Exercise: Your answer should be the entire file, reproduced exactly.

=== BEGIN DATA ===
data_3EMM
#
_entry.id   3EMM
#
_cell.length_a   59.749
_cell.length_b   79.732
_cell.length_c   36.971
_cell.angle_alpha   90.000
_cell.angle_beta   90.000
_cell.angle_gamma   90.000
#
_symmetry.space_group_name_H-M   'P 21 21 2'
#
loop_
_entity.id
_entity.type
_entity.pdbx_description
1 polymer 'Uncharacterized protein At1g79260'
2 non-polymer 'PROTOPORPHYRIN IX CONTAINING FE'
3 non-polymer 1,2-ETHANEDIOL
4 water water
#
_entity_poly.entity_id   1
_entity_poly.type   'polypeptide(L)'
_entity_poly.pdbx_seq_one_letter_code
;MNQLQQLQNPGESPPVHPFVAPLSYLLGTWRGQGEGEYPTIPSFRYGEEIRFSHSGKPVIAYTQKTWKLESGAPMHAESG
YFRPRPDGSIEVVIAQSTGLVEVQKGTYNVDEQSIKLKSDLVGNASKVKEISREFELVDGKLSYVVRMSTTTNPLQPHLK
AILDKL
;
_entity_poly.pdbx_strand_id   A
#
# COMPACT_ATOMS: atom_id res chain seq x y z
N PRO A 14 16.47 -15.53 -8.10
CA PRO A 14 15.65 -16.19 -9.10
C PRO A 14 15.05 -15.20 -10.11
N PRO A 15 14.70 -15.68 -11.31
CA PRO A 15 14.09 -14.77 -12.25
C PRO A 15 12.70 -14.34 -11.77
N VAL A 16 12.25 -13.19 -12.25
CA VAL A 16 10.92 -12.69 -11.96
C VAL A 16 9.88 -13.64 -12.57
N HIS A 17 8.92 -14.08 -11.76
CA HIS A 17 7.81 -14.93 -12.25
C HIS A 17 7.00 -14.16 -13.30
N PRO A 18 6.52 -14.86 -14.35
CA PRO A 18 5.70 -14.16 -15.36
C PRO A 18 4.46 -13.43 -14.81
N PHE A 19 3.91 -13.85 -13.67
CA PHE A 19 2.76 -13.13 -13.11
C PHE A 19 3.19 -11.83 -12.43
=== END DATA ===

data_3EMM
#
_entry.id   3EMM
#
_cell.length_a   59.749
_cell.length_b   79.732
_cell.length_c   36.971
_cell.angle_alpha   90.000
_cell.angle_beta   90.000
_cell.angle_gamma   90.000
#
_symmetry.space_group_name_H-M   'P 21 21 2'
#
loop_
_entity.id
_entity.type
_entity.pdbx_description
1 polymer 'Uncharacterized protein At1g79260'
2 non-polymer 'PROTOPORPHYRIN IX CONTAINING FE'
3 non-polymer 1,2-ETHANEDIOL
4 water water
#
_entity_poly.entity_id   1
_entity_poly.type   'polypeptide(L)'
_entity_poly.pdbx_seq_one_letter_code
;MNQLQQLQNPGESPPVHPFVAPLSYLLGTWRGQGEGEYPTIPSFRYGEEIRFSHSGKPVIAYTQKTWKLESGAPMHAESG
YFRPRPDGSIEVVIAQSTGLVEVQKGTYNVDEQSIKLKSDLVGNASKVKEISREFELVDGKLSYVVRMSTTTNPLQPHLK
AILDKL
;
_entity_poly.pdbx_strand_id   A
#
# COMPACT_ATOMS: atom_id res chain seq x y z
N PRO A 14 16.47 -15.53 -8.10
CA PRO A 14 15.65 -16.19 -9.10
C PRO A 14 15.05 -15.20 -10.11
N PRO A 15 14.70 -15.68 -11.31
CA PRO A 15 14.09 -14.77 -12.25
C PRO A 15 12.70 -14.34 -11.77
N VAL A 16 12.25 -13.19 -12.25
CA VAL A 16 10.92 -12.69 -11.96
C VAL A 16 9.88 -13.64 -12.57
N HIS A 17 8.92 -14.08 -11.76
CA HIS A 17 7.81 -14.93 -12.25
C HIS A 17 7.00 -14.16 -13.30
N PRO A 18 6.52 -14.86 -14.35
CA PRO A 18 5.70 -14.16 -15.36
C PRO A 18 4.46 -13.43 -14.81
N PHE A 19 3.91 -13.85 -13.67
CA PHE A 19 2.76 -13.13 -13.11
C PHE A 19 3.19 -11.83 -12.43